To the sodium methanolate solution obtained, at a temperature of about 300 C., 6 kg. of glucosamine hydrochloride wasadded in a single batch, with vigorous agitation for 5 minutes. A drop in temperature was observed, due to endothermal. reaction. A reaction time of 5 minutes represents the optimum; shorter times do not allow complete reaction, while longer timeslead to-a reduced yield, because of precipitation of glucosamine base in: addition to sodium chloride.

At the end of the time stated, the resultant suspension was rapidly centrifuged to eliminate the sodium chloride.

The solution of glucosamine base in methanol (the filtrate) was put into a reaction vessel, cooled to 0 C. andlto it was slowly added approximately 1 liter of fuming sulphuric acid containing 20 percent of sulphur trioxide.

The temperature should remain at 0 C.; lower or higher temperatures respectively slow the reaction or reduce the yield. The pH value must not fall below 2-3 if the product is not to be destroyed.

The additions of fuming sulphuric acid are stopped when it is found that the pH valueno longer tends to rise again (a slight excess thus being added).

A 20 percent concentration of sulphur trioxide has been found to be best for the yield and quality of the product.

The additions having ceased, the suspension obtained was agitated, still at 0 C., for about an hour, and then 50 liters of acetone (ether or some other non-solvent is also suitable) was added.

Shorter or longer times result in varying degrees of granulation of the finished product.

The material was centrifuged and washed firstly with acetone and then with ether, what is required, in fact, being a solvent which evaporates very quickly, to avoid getting too hygroscopic a product.

The product was placed, as finely divided as possible and in as thin a layer as possible, into an oven already heated to 50 C. and in a current of air, and kept continuously in motion until completely dried.

Lower temperatures render the product more hygroscopic and higher temperatures darken it.

The best means of drying is a rotary vacuum drier, raised to 50 C.

The dry product was at once ground, being left in contact with air as little as possible, and then enclosed in small drums well insulated against moisture and protected with silica gel.

Production: 55 kg. (a yield of 86.4%0.

Standard: 99.4%.

Melting Point: 1 16 C.

GLUCOSAMINE HYDROIODIDE The method of the invention for the commercial preparation of glucosamine hydroiodide differs in certain fundamental respects from methods disclosed hitherto.

The previous methods are two in number:

1. Salt formation in the solid phase from glucosamine obtained beforehand from the hydrochloride.

2. The use of an ion-exchange resin in accordance with the Italian Pat. application No. 19186 dated Jan. 18, 1963, by the present applicants already referred to.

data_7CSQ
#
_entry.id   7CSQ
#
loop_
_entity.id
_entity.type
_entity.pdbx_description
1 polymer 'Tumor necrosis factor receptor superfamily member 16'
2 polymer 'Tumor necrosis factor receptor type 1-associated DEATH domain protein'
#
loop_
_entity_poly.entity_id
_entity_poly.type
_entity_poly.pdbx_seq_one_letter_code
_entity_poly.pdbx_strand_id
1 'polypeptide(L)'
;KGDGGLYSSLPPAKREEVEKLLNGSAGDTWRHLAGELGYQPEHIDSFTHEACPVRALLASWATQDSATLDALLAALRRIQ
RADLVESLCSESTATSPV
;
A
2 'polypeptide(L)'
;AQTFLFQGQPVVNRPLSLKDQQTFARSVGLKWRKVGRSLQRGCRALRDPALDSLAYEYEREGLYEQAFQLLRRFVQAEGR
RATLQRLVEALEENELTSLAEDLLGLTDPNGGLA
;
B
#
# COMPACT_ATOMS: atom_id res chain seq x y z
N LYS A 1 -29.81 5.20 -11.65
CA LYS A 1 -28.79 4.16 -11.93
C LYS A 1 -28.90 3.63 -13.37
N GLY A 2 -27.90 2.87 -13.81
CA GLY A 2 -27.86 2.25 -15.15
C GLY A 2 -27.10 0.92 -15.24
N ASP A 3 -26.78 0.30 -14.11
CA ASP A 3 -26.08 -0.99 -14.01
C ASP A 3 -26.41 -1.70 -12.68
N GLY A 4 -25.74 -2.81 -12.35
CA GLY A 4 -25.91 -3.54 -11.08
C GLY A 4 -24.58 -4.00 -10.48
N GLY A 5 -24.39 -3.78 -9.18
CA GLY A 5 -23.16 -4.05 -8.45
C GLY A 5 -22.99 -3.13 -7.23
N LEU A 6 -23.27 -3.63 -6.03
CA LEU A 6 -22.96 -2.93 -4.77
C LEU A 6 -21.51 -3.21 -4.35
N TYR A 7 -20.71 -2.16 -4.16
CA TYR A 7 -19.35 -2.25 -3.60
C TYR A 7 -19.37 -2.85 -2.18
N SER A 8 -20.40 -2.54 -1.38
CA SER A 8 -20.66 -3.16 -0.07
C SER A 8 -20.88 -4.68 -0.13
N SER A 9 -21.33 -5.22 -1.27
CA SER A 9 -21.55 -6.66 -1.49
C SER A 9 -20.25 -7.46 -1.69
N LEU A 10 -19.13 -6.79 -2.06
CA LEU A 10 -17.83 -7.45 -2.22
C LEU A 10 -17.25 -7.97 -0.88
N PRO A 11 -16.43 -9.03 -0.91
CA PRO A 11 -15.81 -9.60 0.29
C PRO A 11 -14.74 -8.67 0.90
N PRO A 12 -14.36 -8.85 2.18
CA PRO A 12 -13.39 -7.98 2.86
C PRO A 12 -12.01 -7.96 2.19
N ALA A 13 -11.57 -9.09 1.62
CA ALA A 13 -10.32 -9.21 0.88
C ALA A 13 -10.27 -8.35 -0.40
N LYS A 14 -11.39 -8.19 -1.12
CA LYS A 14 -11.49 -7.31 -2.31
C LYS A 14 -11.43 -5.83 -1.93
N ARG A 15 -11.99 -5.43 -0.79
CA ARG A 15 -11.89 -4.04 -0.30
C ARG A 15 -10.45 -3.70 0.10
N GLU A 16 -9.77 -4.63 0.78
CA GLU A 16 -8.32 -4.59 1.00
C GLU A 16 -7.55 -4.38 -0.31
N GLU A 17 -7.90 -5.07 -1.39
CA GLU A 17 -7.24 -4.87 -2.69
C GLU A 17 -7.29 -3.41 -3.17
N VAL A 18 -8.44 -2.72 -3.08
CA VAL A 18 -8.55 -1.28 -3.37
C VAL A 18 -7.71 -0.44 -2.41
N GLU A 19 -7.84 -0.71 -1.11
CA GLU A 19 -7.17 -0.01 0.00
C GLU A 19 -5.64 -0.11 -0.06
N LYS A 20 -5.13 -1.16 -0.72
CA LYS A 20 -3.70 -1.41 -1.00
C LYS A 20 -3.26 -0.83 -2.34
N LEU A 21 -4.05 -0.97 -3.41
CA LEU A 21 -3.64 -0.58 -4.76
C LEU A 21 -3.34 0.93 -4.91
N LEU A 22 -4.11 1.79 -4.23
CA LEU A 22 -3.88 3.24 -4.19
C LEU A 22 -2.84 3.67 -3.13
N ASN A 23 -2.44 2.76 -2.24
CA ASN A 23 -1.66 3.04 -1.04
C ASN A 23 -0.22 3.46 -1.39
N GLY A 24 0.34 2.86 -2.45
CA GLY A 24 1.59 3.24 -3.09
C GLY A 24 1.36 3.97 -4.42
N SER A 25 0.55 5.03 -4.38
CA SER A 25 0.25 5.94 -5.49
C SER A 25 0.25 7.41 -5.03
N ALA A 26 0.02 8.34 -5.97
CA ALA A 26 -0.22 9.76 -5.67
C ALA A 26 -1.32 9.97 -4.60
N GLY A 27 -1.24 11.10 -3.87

The method in question is completely different from method (2) and differs from method (1) in these respects:

a. Use of triethyl amine instead of diethyl amine for liberating the base.

b. Far shorter reaction times.

c. Different stoichiometric coefficients.

d. Different reaction temperature.

The product differs from that obtained by method l in these respects:

After days In air Enclosed Glucosamine hydroiodide (old method) turns violet darkens Glucosamine hydroiodide (new method) stays white stays white The color changes in the product obtained by the old method are thought to be due to the fact that in crystallizing with water molecules there is catalysis of the oxidation of hydriodic acid to elementary iodine.

This is in conformity with the decrease of the concentration of the iodide ion.

The procedure is in two stages:

1. Preparation of the glucosamine.

2. Salt formation between the base and hydriodic acid.

PREPARATION OF THE GLUCOSAMINE The ideal equipment for this type of reaction is a narrow, high, cylindrical vesselratio of base (diameter) to height: 7:1 1.

A vertical-bladed helical agitator is situated 10 mm. from the bottom of the vessel, covers it almost completely and is able to rotate at the optimum speed of about 1,000 revolutions per minute, to provide really good agitation of the composition formed.

This reaction vessel was charged with 7 liters of water, to which was added 15.4 kg. of glucosamine hydrochloride, reduced to powder beforehand. This powdering is essential; glucosamine hydrochloride that has not been properly ground will finally give a base still containing up to 50-60 percent of hydrochloride.

The addition and agitation must be so regulated, in this stage, as to avoid the formation on the walls of the vessel of product later found not to have reacted.